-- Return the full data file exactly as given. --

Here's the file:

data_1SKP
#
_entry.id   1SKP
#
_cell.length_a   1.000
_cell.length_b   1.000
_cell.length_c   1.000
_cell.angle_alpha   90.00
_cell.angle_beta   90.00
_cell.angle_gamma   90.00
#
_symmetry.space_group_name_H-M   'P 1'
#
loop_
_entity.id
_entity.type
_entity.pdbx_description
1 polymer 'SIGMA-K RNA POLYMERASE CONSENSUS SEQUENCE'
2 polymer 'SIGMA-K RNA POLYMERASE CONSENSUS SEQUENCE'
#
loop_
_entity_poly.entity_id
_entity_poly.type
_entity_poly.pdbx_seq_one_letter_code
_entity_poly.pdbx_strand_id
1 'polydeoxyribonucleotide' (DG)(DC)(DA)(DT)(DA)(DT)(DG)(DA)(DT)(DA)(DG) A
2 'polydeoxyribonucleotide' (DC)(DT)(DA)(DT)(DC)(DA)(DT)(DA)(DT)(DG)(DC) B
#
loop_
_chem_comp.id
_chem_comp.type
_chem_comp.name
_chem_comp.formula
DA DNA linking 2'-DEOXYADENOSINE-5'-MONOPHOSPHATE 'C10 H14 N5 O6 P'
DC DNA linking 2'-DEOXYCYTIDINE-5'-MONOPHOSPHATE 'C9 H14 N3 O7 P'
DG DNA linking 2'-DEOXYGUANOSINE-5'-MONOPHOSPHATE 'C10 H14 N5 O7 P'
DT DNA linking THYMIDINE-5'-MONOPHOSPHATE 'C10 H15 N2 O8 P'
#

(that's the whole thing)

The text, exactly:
data_1SKP
#
_entry.id   1SKP
#
_cell.length_a   1.000
_cell.length_b   1.000
_cell.length_c   1.000
_cell.angle_alpha   90.00
_cell.angle_beta   90.00
_cell.angle_gamma   90.00
#
_symmetry.space_group_name_H-M   'P 1'
#
loop_
_entity.id
_entity.type
_entity.pdbx_description
1 polymer 'SIGMA-K RNA POLYMERASE CONSENSUS SEQUENCE'
2 polymer 'SIGMA-K RNA POLYMERASE CONSENSUS SEQUENCE'
#
loop_
_entity_poly.entity_id
_entity_poly.type
_entity_poly.pdbx_seq_one_letter_code
_entity_poly.pdbx_strand_id
1 'polydeoxyribonucleotide' (DG)(DC)(DA)(DT)(DA)(DT)(DG)(DA)(DT)(DA)(DG) A
2 'polydeoxyribonucleotide' (DC)(DT)(DA)(DT)(DC)(DA)(DT)(DA)(DT)(DG)(DC) B
#
loop_
_chem_comp.id
_chem_comp.type
_chem_comp.name
_chem_comp.formula
DA DNA linking 2'-DEOXYADENOSINE-5'-MONOPHOSPHATE 'C10 H14 N5 O6 P'
DC DNA linking 2'-DEOXYCYTIDINE-5'-MONOPHOSPHATE 'C9 H14 N3 O7 P'
DG DNA linking 2'-DEOXYGUANOSINE-5'-MONOPHOSPHATE 'C10 H14 N5 O7 P'
DT DNA linking THYMIDINE-5'-MONOPHOSPHATE 'C10 H15 N2 O8 P'
#